No. 52; Updated February 2005
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Evaluation by a child and adolescent psychiatrist is appropriate for any child or adolescent with emotional and/or behavioral problems. Most children and adolescents with serious emotional and behavioral problems need a comprehensive psychiatric evaluation.

Comprehensive psychiatric evaluations usually require several hours over one or more office visits for the child and parents. With the parents' permission, other significant people (such as the family physician, school personnel or other relatives) may be contacted for additional information.

The comprehensive evaluation frequently includes the following:

  • Description of present problems and symptoms
  • Information about health, illness and treatment (both physical and psychiatric), including current medications
  • Parent and family health and psychiatric histories
  • Information about the child's development
  • Information about school and friends
  • Information about family relationships
  • Interview of the child or adolescent
  • Interview of parents/guardians
  • If needed, laboratory studies such as blood tests, x-rays, or special assessments (for example, psychological, educational, speech and language evaluation)

The child and adolescent psychiatrist then develops a formulation. The formulation describes the child's problems and explains them in terms that the parents and child can understand. The formulation combines biological, psychological and social parts of the problem with developmental needs, history and strengths of the child, adolescent and family.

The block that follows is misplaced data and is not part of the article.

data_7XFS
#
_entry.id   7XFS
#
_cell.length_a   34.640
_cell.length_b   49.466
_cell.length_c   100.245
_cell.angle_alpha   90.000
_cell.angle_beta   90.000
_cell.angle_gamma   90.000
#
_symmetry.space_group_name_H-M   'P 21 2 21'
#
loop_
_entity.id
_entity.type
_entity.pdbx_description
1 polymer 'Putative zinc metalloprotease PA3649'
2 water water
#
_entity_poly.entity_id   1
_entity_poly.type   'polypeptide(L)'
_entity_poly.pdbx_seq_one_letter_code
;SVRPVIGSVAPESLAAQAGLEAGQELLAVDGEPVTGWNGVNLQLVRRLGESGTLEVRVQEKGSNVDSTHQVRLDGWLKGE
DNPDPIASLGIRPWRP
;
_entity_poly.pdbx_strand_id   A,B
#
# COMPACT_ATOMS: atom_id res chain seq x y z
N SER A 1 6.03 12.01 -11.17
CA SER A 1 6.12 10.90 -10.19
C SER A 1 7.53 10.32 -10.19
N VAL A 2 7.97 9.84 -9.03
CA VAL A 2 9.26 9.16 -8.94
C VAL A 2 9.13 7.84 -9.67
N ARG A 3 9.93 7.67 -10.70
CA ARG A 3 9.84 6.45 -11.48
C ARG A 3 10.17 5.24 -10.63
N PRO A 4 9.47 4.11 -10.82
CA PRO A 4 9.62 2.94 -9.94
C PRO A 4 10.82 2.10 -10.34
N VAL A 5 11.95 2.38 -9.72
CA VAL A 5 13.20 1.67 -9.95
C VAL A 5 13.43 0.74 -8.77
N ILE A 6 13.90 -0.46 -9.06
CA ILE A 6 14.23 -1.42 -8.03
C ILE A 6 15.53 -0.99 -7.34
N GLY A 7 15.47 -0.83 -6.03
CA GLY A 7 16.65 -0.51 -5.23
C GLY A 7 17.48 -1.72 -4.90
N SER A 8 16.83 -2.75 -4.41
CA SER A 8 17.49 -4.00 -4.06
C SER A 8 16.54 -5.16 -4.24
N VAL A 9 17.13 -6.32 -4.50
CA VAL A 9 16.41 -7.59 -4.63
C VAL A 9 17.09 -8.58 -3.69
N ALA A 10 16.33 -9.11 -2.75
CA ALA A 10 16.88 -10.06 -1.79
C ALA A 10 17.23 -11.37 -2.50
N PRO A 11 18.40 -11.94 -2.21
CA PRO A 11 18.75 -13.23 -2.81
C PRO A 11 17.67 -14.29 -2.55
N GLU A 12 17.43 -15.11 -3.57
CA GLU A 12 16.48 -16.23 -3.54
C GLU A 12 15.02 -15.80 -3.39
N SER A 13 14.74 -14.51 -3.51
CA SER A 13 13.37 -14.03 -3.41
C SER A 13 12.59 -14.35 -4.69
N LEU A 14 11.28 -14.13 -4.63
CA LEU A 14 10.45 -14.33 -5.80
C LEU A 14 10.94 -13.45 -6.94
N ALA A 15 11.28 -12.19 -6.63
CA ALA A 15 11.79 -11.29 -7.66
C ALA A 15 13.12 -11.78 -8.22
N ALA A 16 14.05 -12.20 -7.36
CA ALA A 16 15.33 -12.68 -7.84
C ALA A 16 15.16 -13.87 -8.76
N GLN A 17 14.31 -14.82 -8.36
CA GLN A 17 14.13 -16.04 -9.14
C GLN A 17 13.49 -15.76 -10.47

Time is made available to answer the parents' and child's questions. Parents often come to such evaluations with many concerns, including:

  • Is my child normal? Am I normal? Am I to blame?
  • Am I silly to worry?
  • Can you help us? Can you help my child?
  • What is wrong? What is the diagnosis?
  • Does my child need additional assessment and/or testing (medical, psychological etc.)?
  • What are your recommendations? How can the family help?
  • Does my child need treatment? Do I need treatment?
  • What will treatment cost, and how long will it take?

Parents are often worried about how they will be viewed during the evaluation. Child and adolescent psychiatrists are there to support families and to be a partner, not to judge or blame. They listen to concerns, and help the child or adolescent and his/her family define the goals of the evaluation. Parents should always ask for explanations of words or terms they do not understand.

When a treatable problem is identified, recommendations are provided and a specific treatment plan is developed. Child and adolescent psychiatrists are specifically trained and skilled in conducting comprehensive psychiatric evaluations with children, adolescents and families.

For additional information see Facts for Families:
#24 When to Seek Help for Your Child
#25 Where to Seek Help for Your Child
#26 Your Health Insurance Benefits
#42 The Continuum of Care
#00 Definition of a Child and Adolescent Psychiatrist

See also: Your Child (1998 Harper Collins) / Your Adolescent (1999 Harper Collins)

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Click here to order Your Adolescent from Harper Collins


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The American Academy of Child and Adolescent Psychiatry (AACAP) represents over 8,700 child and adolescent psychiatrists who are physicians with at least five years of additional training beyond medical school in general (adult) and child and adolescent psychiatry.

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